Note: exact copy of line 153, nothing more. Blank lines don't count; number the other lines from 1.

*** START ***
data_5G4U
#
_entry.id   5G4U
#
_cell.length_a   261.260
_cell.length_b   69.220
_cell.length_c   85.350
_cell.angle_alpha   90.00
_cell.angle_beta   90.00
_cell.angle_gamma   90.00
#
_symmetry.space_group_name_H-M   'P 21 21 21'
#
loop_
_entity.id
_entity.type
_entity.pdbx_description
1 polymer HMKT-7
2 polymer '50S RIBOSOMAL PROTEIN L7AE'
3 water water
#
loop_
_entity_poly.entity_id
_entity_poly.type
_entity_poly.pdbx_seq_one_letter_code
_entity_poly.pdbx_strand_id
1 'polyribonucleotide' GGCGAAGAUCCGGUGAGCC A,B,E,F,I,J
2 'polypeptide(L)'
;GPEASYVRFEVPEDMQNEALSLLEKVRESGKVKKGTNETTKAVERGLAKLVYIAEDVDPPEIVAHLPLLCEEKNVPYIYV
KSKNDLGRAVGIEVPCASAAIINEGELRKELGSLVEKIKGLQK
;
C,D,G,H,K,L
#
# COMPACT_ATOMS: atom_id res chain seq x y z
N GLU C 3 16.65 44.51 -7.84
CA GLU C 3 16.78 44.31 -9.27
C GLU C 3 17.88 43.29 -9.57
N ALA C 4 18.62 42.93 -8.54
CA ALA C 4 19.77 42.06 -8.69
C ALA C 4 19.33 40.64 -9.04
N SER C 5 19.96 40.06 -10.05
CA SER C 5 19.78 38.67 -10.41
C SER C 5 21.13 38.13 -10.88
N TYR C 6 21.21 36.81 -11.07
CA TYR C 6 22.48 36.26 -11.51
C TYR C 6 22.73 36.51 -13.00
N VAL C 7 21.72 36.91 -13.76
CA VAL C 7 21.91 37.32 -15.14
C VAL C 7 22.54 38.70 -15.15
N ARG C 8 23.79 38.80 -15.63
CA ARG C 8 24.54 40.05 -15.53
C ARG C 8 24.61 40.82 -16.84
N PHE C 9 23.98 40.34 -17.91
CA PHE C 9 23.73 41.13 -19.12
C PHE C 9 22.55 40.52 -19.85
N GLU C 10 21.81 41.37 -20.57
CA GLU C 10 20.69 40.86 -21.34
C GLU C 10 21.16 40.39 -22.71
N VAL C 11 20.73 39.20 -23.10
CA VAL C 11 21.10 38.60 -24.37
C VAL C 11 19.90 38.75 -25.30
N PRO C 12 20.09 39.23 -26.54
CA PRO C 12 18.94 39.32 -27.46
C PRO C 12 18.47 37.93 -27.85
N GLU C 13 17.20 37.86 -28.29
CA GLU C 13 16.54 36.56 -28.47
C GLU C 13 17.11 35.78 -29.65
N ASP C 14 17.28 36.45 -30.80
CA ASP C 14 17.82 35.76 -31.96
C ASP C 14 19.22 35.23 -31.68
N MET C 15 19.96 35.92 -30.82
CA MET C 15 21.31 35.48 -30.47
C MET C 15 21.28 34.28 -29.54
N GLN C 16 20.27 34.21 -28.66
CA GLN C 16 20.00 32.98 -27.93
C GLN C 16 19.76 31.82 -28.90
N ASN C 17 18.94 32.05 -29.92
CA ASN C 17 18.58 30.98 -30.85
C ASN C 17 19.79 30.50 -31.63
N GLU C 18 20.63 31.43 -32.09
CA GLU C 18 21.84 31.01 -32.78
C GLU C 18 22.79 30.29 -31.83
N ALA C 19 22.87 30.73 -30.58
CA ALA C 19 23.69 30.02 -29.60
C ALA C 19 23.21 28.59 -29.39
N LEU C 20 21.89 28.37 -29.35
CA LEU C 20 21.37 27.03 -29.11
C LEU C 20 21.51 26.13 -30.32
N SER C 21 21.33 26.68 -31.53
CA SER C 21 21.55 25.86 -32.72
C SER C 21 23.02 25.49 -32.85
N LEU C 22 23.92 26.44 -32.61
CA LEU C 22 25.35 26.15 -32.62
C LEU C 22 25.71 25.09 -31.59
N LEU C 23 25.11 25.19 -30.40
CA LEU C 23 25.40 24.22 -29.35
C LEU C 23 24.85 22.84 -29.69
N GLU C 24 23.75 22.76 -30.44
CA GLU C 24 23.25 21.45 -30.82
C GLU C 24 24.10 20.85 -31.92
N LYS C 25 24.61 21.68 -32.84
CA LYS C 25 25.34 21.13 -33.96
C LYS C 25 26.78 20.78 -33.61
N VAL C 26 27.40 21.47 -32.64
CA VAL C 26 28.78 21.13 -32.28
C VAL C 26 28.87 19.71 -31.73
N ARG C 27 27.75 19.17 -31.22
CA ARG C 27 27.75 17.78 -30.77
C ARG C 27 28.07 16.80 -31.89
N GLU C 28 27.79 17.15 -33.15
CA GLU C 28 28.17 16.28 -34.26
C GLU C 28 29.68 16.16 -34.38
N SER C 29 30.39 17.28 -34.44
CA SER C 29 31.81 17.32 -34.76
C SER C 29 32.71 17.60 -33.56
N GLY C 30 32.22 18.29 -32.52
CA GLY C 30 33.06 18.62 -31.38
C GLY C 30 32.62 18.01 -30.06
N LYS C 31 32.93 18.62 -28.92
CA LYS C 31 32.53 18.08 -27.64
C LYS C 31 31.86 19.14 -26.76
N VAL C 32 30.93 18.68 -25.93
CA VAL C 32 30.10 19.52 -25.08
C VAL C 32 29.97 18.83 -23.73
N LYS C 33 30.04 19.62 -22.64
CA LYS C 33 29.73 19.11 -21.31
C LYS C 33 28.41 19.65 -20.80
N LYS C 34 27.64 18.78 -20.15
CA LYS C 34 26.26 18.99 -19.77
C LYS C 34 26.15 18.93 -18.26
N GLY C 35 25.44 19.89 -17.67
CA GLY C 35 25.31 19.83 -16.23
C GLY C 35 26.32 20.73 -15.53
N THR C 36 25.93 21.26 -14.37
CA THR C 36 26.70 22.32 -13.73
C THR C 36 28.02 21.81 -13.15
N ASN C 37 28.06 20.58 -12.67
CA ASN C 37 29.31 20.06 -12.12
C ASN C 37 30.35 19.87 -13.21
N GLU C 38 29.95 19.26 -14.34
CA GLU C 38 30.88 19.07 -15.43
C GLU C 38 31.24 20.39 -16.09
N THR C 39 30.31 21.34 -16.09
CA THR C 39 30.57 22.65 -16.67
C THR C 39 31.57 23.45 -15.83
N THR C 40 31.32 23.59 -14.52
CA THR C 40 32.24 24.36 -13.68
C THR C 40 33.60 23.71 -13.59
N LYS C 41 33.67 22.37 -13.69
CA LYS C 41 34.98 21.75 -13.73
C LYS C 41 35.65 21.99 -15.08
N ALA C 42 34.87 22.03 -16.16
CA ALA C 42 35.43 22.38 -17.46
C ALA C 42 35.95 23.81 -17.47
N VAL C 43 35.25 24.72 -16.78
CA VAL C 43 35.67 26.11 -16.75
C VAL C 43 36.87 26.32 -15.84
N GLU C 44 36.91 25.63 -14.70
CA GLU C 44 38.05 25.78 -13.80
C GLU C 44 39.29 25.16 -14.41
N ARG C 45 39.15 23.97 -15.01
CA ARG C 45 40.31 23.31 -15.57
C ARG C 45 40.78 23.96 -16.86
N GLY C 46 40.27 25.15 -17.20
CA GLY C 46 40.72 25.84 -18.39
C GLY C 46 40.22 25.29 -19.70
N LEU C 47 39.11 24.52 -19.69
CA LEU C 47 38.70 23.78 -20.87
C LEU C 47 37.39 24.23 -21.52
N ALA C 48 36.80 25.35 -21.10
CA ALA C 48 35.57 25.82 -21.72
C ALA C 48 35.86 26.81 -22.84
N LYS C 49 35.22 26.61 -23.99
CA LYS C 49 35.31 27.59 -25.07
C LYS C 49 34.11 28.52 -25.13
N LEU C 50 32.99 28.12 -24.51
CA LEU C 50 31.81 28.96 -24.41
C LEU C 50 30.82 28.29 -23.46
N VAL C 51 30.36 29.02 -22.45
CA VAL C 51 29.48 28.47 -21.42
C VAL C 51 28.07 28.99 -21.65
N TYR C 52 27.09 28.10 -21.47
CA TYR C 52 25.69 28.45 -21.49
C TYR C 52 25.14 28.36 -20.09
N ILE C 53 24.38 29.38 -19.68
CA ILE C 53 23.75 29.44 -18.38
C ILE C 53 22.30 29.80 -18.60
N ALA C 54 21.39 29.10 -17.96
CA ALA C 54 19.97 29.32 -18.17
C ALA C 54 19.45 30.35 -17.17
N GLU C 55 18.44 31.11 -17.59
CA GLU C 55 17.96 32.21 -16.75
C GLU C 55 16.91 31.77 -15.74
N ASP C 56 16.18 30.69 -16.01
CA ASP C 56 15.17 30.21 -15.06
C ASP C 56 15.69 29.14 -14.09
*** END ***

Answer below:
CA ALA C 42 35.43 22.38 -17.46